What Happens When Labour’s Cult of Personality Ends?

By Ross Singleton

There can be no doubt about the rise in popularity of Labour under Jeremy Corbyn, culminating in the gains made in the recent election. As well as this, you cannot underestimate the attraction of the youth vote to Labour, with 66% of 18-19 year olds, and 62% of 20-24 year olds voting for Labour. There was also a 16% increase in turnout from 18-24 year olds from the 2015 General Election, with many of these voters voting for the first time, for Labour.

The question that must be asked however, is how much of this surge in popularity is because of Corbyn himself, as opposed to the policies of the party? Given Corbyn’s two landslide Labour leadership election wins and the remarkable shift to the left in policy between Ed Miliband and Corbyn, there is an argument for the existence of a cult of personality around Corbyn, propelling himself and the party forward. This leads to the inevitable question, how will Labour fair without Corbyn as their leader?

To examine this question, we must look to the potential successors of Corbyn. The two most senior members of the Shadow Cabinet are John McDonnell and Diane Abbott, and it would be fair to say that they have attracted an extreme amount of controversy and criticism in their political careers. Not to say that Corbyn is universally loved, but I find it hard to see either of these two taking over from Corbyn.

McDonnell has given speeches in front of USSR Flags, hardly becoming of a potential Prime Minister, and Abbott has been quoted on national television stating “On Balance Mao Did More Good Than Harm”, and frequently displays her inability to admit she is wrong, as seen when during a Guardian interview she first got her figures on Labour Council Seat losses wrong, but failed to agree with the interviewer when shown evidence she was incorrect. These incidents paint a picture of two politicians extremely unsuitable to lead not only their party, but the nation. This is a very bleak future for Labour then, if these two are the front runners to replace Corbyn in the future.

However, there is hope for potential labour voters, in the form of two more centre leaning candidates, Dan Jarvis and Chuka Umunna. These two MP’s both display, while perhaps not quite as much as Corbyn, a great deal of charisma and principles. Given the fact that the most recent Labour party manifesto, which was praised by so many, was decided at the Labour party conference and not necessarily only by Corbyn, it would not be unreasonable to hope for yet another left leaning manifesto under a more centrist leader.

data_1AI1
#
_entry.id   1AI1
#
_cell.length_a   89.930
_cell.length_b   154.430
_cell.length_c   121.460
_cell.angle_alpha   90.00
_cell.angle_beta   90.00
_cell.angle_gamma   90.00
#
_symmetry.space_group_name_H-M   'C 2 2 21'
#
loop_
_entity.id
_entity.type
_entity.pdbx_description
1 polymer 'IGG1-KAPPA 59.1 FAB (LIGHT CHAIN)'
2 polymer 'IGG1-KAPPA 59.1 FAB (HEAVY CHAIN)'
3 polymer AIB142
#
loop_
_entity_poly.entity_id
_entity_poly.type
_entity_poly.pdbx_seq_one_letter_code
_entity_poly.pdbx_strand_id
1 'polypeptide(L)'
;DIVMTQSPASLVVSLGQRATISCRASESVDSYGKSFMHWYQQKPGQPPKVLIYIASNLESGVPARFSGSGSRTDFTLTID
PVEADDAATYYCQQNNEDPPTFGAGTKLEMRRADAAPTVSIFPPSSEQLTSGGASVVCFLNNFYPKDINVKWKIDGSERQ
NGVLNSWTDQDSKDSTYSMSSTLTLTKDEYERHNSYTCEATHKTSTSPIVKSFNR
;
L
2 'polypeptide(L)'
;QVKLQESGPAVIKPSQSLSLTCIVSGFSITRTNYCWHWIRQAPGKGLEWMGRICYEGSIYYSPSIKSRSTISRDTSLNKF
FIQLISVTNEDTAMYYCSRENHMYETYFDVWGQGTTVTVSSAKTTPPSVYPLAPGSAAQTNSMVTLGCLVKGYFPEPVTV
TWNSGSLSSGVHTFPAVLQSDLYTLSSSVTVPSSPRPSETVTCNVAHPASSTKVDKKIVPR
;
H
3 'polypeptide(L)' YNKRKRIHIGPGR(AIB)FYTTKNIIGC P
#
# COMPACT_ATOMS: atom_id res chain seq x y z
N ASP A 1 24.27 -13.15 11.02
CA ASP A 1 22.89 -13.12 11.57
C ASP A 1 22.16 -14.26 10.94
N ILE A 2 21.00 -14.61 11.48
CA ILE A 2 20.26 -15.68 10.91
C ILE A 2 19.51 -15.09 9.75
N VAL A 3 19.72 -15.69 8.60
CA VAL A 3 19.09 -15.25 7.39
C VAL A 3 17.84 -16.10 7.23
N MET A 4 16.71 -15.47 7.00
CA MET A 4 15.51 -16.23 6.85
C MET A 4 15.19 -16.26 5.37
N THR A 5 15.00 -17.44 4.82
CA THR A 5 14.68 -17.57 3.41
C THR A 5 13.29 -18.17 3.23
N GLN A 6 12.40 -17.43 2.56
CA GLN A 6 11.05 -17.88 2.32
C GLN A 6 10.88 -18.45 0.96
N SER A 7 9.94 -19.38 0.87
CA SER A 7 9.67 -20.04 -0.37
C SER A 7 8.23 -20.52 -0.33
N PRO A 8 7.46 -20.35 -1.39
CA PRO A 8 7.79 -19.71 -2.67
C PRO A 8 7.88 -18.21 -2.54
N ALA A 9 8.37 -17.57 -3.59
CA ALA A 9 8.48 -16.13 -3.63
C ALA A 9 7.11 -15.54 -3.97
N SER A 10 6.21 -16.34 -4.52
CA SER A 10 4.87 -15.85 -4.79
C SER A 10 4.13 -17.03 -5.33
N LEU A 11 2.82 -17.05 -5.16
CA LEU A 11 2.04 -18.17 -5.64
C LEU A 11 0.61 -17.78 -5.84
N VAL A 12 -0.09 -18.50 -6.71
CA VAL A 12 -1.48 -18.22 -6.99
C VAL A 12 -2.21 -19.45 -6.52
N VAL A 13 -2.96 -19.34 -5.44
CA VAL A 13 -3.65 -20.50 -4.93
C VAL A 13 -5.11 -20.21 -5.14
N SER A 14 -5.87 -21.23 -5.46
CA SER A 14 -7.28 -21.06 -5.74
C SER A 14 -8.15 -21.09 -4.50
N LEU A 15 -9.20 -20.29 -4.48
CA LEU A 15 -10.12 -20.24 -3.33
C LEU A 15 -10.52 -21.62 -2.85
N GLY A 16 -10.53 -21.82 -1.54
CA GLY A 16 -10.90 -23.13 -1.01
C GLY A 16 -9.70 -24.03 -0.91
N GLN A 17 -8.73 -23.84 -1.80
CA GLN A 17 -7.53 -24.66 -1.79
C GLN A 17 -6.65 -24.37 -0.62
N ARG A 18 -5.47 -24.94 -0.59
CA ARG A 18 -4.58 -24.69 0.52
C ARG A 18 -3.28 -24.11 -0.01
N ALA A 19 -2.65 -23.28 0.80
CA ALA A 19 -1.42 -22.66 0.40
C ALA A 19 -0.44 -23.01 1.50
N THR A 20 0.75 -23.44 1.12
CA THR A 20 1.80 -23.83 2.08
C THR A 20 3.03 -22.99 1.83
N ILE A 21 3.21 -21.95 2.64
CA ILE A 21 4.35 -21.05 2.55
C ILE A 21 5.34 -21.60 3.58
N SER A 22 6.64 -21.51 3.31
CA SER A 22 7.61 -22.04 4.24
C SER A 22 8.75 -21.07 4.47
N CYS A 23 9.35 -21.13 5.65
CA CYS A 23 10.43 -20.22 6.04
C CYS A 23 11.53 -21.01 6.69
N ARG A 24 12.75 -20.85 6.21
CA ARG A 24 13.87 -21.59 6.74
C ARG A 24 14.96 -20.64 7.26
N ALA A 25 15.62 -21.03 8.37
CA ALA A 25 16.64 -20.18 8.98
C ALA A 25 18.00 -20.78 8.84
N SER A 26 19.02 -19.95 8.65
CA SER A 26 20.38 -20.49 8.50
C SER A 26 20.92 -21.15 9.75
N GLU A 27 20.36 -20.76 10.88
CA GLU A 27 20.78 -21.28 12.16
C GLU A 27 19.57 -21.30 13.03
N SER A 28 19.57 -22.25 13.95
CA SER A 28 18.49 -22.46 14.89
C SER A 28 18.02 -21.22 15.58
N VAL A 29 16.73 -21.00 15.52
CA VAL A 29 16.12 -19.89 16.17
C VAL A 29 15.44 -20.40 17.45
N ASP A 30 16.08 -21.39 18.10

What Labour need to be careful of under such a leader, is not to lose the appeal of the growing youth vote and their desire for social mobility, by putting out a lacklustre and centrist manifesto similar to the one produced by Ed Miliband in 2015. This would surely lead to yet another landslide Labour defeat. If Labour can manage this feat, I would argue the party would be in no danger without Jeremy Corbyn. However, if this is not the case, and a more controversial leader is promoted, the future for Labour could be extremely bleak.




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Why Did Gair Rhydd Visit Israel and Palestine?

• To hear from people on the ground about the reality of the Israeli-Palestinian conflict.

•To encourage greater understanding of the complexities of the conflict to help us facilitate discussion about the situation upon returning home outside of the traditional media narrative.

•To prompt us to begin considering how discussions can move forward in the hopes of one day finding a solution to the conflict.

•To show us first-hand how fragile Israeli-Palestinian relations are to broaden our understanding of the struggles faced by all who are intimately affected by the conflict.

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This trip was facilitated by the Union of Jewish Students (UJS). They have been around since 1919, addressing the concerns of 8,500 Jewish Students in Universities. They aim to lead campaigns fighting prejudice, creating inclusive environments, and educating people on divisive issues. To find out more about the work UJS do, head over to their website.